Gayathri Wewala is collecting food for the Campus Food Bank.
Riley Hill/the Gauntlet

Holiday hampers help campus community

Campus Food Bank expands for the holiday season

Publication YearIssue Date 

The University of Calgary Campus Food Bank can act as a safety net for those in need at the U of C. During the holiday season, the CFB will be distributing special food hampers to those who struggle to afford a holiday meal. 

According to CFB co-coordinator and third-year biology student Gayathri Wewala, the hamper program is an exciting addition to the regular services that the CFB has to offer. 

“This year, we have the holiday hamper that we just started. It goes from November 26 all the way to December 14,” said Wewala. “Basically, clients request a special holiday hamper, which is a festive dinner. It has a turkey, yams — all sorts of nice holiday food items like that.”

The program has had a strong response from people seeking help.

“We have about 17 families who will so far receive a hamper,” said Wewala. “It’s a nice addition to our other activities.” 

CFB co-coordinator Shawnee Belleville said the program began in 1993 by a group of U of C students who formed the Student Food Action Committee to help struggling students. Since then, the program has grown to be more integrated with the U of C.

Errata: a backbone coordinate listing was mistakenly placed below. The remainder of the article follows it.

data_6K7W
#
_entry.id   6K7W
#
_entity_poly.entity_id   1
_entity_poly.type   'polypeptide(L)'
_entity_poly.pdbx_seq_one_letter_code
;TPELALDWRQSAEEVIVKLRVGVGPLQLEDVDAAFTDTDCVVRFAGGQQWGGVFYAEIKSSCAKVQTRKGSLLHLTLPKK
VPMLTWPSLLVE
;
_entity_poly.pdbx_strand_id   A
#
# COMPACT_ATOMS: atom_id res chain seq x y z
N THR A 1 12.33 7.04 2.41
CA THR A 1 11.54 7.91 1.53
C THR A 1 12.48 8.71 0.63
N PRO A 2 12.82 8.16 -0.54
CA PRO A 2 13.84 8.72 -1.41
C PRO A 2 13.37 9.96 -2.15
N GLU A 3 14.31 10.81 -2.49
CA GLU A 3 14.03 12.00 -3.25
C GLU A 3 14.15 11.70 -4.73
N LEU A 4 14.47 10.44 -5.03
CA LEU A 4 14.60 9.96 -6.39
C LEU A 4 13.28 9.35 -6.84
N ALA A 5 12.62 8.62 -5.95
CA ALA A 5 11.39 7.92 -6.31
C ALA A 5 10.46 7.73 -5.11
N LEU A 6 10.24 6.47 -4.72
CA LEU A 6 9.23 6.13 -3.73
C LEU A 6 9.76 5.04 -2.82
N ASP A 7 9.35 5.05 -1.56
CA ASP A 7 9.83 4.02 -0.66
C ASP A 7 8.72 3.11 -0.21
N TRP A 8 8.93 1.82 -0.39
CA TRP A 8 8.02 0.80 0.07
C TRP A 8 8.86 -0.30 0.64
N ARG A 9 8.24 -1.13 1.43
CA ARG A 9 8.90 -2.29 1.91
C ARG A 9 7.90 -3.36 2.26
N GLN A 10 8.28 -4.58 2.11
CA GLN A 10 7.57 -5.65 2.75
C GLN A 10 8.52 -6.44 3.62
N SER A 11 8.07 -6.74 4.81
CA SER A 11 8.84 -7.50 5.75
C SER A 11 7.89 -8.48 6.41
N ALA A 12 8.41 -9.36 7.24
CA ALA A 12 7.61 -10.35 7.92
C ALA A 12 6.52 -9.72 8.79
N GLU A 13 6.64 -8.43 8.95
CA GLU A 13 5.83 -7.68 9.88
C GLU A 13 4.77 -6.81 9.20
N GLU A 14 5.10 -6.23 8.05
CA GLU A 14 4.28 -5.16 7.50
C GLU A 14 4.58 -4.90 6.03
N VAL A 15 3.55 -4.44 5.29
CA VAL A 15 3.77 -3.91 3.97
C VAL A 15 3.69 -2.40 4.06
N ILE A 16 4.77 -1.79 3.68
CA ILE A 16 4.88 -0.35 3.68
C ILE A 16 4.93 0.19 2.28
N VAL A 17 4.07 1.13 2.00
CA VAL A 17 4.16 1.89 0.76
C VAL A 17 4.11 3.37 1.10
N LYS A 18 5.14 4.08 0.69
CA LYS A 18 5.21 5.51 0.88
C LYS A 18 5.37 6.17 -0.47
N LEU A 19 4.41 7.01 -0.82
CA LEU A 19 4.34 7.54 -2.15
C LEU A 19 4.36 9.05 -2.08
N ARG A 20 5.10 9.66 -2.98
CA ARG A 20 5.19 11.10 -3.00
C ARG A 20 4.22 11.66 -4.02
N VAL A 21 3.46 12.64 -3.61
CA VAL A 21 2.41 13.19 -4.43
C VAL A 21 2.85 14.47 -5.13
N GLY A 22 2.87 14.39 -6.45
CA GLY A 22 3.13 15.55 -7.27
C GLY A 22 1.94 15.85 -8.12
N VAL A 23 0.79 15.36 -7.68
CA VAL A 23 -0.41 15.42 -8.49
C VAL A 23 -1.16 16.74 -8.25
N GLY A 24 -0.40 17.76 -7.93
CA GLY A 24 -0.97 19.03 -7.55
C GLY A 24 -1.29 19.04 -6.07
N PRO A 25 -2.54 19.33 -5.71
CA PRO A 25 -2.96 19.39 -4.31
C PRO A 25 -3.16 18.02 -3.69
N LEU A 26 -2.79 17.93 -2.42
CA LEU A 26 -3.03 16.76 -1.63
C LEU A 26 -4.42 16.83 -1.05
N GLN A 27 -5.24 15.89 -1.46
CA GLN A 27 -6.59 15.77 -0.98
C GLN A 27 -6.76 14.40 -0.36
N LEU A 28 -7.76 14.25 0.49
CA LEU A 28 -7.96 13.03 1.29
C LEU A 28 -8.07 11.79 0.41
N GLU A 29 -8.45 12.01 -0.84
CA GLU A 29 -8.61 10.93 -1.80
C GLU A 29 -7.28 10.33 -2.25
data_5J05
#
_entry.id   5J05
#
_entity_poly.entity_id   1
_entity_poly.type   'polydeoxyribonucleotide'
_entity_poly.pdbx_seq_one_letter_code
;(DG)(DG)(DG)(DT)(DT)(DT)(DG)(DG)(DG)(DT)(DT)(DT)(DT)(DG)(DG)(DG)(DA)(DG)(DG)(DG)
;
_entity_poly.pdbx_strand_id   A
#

“When it started off, it was just a hole in the wall,” said Belleville. “It was eventually decided that the Students’ Union would take it over and then, from there, it has grown bigger and bigger.”

The CFB operates out of volunteer services in the MacEwan Student Centre, providing food for members of the campus community. According to Belleville, clients are guaranteed a nutritional hamper in exchange for some information regarding their situation. 

“A client will come in and then we do hamper requests, so that will involve getting personal information from them, like why they’re here and what their emergency situation is,” said Belleville. 

This information is kept confidential, but is used to better understand clients’ needs. 

“We like to know what kind of clients are in need and what their situation is. This way, we can more effectively reach those in need and serve them to the best of our abilities,” said Belleville. 

CFB services extend to all members of the U of C community. However, over 90 per cent of CFB clients are full-time students who are dependent on either student loans or part-time jobs. Around 75 per cent of all clients that used last year’s food hamper were considered “emergency usage.” 

“Most people are just students who don’t have money for groceries. Tuition is eating it up or rent is due and they’re left with no money for food,” said Belleville. 

Once the initial consultation is finished, clients are given their choice of food. 

“We then go through a food list, so they can choose what they want,” said Belleville. “We even have vegetarian hampers.”

Although they rely on fundraising efforts to keep the centre open, the CFB also receives money from the SU to help cover its operating costs. 

“We get a lot of help during the holidays where we look for food donations and money as well,” said Belleville. “Everyone is always welcome to donate.”